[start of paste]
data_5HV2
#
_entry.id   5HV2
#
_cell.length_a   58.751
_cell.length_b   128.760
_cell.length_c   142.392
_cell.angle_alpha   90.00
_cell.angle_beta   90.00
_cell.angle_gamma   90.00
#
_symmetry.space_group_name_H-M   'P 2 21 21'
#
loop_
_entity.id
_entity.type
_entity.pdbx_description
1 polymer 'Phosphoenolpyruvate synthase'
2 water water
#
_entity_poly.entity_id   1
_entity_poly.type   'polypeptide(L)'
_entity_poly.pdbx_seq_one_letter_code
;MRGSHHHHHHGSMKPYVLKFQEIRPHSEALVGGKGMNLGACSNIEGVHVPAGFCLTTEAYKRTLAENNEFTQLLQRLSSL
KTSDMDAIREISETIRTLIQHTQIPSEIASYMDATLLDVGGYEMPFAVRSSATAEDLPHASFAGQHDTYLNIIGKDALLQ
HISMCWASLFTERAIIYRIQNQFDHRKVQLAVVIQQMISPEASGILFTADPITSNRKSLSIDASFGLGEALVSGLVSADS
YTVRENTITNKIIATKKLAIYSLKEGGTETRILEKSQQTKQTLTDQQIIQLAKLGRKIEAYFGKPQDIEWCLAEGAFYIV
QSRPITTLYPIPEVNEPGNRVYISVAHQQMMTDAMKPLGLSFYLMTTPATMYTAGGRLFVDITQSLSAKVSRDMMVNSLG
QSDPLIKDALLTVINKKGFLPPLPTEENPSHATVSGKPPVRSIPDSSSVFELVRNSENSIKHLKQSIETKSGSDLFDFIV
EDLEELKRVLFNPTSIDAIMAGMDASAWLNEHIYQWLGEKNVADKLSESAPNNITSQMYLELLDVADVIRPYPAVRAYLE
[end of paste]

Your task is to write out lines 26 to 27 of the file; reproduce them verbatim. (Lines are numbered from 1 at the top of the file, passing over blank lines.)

HISMCWASLFTERAIIYRIQNQFDHRKVQLAVVIQQMISPEASGILFTADPITSNRKSLSIDASFGLGEALVSGLVSADS
YTVRENTITNKIIATKKLAIYSLKEGGTETRILEKSQQTKQTLTDQQIIQLAKLGRKIEAYFGKPQDIEWCLAEGAFYIV